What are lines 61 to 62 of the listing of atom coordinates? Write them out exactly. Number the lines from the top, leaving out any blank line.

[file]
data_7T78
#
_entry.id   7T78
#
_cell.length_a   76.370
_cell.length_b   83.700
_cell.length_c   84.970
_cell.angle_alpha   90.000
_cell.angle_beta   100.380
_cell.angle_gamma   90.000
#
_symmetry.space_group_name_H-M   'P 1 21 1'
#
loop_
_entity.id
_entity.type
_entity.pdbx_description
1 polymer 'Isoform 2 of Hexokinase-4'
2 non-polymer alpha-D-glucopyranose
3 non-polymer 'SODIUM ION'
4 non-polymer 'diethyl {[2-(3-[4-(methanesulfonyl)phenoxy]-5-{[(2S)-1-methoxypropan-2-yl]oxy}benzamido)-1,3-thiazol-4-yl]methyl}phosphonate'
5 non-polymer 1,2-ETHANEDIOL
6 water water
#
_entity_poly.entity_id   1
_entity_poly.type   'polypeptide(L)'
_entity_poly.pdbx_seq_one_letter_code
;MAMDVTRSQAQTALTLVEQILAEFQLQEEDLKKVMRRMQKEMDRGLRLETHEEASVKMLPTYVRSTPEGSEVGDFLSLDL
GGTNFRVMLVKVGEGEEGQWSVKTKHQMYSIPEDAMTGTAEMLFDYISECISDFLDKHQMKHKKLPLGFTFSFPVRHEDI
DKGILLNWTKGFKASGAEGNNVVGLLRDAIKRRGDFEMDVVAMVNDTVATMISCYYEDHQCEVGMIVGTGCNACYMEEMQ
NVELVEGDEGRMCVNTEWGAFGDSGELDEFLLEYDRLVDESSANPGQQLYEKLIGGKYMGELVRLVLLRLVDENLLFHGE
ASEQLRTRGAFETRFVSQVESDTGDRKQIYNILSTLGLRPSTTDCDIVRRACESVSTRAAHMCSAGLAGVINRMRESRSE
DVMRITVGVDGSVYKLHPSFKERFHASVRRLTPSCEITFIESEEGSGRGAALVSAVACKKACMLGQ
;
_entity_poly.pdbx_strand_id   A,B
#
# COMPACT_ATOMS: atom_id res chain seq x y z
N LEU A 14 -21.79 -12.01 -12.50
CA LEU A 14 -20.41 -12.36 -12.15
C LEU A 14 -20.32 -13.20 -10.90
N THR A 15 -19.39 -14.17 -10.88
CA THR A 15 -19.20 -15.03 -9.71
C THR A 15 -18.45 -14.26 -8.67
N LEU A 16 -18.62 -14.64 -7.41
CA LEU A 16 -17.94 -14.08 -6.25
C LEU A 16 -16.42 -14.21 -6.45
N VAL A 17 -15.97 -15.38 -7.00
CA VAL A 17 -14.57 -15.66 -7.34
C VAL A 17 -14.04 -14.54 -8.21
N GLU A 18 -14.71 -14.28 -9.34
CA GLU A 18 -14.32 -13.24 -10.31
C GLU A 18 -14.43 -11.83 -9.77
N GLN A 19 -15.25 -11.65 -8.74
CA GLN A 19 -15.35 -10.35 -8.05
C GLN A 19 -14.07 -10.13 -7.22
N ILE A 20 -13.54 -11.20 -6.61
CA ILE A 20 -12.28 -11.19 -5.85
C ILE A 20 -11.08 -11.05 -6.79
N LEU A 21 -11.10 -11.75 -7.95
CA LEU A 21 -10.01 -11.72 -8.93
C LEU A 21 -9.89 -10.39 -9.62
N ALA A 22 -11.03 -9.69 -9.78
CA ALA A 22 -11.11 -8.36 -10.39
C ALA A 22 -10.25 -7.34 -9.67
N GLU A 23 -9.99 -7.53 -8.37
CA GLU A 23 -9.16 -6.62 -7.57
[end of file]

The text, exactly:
C LEU A 21 -9.89 -10.39 -9.62
N ALA A 22 -11.03 -9.69 -9.78